Over the last several years, many major utility and statewide energy efficiency programs have adopted some form of a Technical Reference Manual, or TRM. These documents usually provide, at minimum, a single location for all of the baseline and technical assumptions, equations, and requirements which utilities and implementers have developed for their prescriptive (deemed) savings values. This generally provides program administrators with an easy, straightforward, consistent, and independently verified (hopefully) way to determine energy savings for common energy efficiency projects. However, the types of measures in a TRM can vary from jurisdiction to jurisdiction.
Nationally, there are a large number of measures that show up consistently. These would include lighting upgrades, motor replacements, residential and commercial appliances (think anything ENERGY STAR rated), pump variable frequency drives (VFDs), and residential and commercial heating and cooling equipment upgrades. However, there are some TRMs that go well beyond those “typical” prescriptive measures to include more complex and less common measures such as compressor upgrades, greenhouse films, irrigation pumping VFDs, constant volume to variable air volume conversions, and booster pump system configurations.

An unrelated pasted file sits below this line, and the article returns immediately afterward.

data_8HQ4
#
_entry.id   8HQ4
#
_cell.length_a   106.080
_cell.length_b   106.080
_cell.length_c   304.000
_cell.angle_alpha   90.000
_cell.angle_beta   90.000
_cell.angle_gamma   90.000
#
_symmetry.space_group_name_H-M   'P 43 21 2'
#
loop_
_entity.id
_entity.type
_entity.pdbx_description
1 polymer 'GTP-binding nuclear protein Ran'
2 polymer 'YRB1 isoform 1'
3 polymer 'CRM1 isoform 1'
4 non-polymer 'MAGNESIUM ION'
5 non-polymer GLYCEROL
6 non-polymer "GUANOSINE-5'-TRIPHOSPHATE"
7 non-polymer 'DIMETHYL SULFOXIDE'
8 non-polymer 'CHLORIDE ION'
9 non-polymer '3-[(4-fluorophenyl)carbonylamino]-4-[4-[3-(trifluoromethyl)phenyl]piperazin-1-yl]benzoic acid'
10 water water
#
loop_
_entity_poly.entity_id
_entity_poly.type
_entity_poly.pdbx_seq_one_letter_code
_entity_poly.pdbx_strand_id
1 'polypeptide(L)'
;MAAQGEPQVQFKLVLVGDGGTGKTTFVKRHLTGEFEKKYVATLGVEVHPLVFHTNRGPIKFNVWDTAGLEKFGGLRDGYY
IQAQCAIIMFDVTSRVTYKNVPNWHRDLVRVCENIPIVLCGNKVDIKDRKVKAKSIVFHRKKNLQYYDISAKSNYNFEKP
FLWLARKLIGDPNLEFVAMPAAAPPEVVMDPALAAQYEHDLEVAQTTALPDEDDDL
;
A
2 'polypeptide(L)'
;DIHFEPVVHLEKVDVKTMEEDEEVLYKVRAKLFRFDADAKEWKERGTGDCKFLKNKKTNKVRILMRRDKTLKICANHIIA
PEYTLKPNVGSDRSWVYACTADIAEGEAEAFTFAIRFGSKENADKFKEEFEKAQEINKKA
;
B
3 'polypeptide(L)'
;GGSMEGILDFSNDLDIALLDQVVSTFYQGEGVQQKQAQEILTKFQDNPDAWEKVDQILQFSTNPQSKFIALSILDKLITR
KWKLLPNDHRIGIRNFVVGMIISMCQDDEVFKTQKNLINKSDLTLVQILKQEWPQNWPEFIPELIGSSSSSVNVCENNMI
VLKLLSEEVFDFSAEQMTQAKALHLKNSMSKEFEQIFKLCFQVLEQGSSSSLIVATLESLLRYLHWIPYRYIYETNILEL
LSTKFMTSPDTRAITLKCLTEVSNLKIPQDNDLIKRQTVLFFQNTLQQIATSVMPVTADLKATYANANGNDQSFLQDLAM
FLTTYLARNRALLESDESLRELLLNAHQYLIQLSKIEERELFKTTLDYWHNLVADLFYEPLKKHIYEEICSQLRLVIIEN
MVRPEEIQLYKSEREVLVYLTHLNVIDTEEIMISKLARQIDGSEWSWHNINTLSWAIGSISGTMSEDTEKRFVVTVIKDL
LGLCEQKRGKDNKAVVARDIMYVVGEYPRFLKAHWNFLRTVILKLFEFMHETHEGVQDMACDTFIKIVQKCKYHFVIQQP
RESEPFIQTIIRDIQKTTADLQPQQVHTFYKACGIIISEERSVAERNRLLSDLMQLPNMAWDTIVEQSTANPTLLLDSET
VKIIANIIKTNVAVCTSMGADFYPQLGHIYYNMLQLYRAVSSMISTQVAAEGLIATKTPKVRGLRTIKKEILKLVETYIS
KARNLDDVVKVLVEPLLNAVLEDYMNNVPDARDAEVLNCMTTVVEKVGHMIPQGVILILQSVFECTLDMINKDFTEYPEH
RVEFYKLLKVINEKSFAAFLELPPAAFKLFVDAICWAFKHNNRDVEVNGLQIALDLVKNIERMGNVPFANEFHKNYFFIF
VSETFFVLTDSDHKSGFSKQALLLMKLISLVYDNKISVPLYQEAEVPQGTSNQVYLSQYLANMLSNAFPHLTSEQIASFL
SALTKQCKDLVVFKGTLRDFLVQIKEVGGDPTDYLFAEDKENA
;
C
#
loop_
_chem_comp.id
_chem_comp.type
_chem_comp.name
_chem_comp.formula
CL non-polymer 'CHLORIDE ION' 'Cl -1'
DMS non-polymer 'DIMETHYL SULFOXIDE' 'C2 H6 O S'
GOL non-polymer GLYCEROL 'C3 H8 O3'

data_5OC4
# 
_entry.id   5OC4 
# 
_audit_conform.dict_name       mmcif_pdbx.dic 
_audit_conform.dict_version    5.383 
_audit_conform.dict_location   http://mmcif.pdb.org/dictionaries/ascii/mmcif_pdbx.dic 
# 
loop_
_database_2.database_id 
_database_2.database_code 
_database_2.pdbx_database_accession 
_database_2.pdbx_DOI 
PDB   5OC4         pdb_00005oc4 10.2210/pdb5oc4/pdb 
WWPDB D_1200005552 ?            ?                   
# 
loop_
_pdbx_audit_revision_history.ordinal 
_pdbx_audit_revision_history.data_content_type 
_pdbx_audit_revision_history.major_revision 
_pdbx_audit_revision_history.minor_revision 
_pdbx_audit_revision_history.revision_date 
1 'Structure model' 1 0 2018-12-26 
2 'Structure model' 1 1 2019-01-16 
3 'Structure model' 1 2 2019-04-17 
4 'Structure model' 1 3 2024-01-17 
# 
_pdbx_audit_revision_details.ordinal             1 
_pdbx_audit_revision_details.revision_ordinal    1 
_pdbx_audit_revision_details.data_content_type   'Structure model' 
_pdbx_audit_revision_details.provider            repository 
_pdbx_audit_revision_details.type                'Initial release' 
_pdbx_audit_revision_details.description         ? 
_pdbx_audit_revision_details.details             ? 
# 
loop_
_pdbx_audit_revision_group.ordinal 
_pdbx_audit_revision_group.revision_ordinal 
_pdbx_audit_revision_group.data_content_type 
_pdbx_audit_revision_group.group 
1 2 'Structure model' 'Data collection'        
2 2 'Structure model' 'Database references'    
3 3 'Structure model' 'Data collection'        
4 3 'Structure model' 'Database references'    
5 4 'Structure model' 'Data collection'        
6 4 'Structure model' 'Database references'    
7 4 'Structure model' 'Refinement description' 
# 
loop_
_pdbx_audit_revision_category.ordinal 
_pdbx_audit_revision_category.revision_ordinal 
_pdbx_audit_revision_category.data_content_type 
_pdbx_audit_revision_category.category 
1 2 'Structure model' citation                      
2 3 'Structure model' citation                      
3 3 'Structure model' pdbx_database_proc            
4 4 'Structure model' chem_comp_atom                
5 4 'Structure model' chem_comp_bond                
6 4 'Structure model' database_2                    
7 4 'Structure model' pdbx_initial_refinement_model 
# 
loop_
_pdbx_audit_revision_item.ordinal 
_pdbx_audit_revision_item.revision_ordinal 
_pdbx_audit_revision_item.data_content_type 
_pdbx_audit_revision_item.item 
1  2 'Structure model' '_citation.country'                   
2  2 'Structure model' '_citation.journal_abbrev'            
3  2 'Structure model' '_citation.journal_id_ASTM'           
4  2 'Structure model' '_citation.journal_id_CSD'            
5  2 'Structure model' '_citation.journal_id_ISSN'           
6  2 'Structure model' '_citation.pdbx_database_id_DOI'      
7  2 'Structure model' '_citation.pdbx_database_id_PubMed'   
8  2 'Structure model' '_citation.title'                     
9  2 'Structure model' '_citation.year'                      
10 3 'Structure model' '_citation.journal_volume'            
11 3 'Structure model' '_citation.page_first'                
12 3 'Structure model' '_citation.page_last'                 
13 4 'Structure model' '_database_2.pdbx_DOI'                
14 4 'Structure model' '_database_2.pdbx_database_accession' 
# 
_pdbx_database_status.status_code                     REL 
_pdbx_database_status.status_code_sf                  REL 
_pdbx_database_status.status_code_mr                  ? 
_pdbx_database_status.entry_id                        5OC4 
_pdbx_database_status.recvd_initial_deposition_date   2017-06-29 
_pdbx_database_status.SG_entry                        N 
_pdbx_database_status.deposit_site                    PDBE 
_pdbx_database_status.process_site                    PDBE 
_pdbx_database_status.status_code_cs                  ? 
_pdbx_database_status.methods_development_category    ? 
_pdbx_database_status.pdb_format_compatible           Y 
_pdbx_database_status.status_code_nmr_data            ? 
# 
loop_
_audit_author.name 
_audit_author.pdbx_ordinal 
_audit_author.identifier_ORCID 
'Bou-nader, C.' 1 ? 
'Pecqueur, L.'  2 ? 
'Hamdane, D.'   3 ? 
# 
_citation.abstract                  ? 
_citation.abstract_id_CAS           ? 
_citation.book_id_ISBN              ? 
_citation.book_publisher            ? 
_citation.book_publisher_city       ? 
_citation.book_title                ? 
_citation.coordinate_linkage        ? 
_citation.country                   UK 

Expanding a TRM to include every measure or measure combination may seem like a great idea, but it brings along some important considerations. The first, and most important, is calculation accuracy. The more specific or complex a measure is, the more difficult it becomes to find robust and accurate data and literature to substantiate savings claims. The second reason is that once a TRM is written, it is not engrained in the cosmic firmament. These documents require in-depth evaluation and updates, often occurring annually. The longer and more complex TRMs become, the more time and resources (especially dollars) it takes to keep them current and accurate.
Now don’t mistake this as condemning all forms of TRMs. They provide an extremely useful function and are a great resource for utilities, program administrators, evaluators, and other stakeholders. Just remember to keep the measures in the program’s TRM to those that are easily quantifiable, backed by extensive robust data, and have consistent high participation. Remember, the goal of the TRM is to accurately represent the average occurrence of a measure over a large number of installations. If a measure does not have a large number of participants, the actual savings realized by customers will vary significantly.
Don’t forget, there is always the custom program for those one-off measures.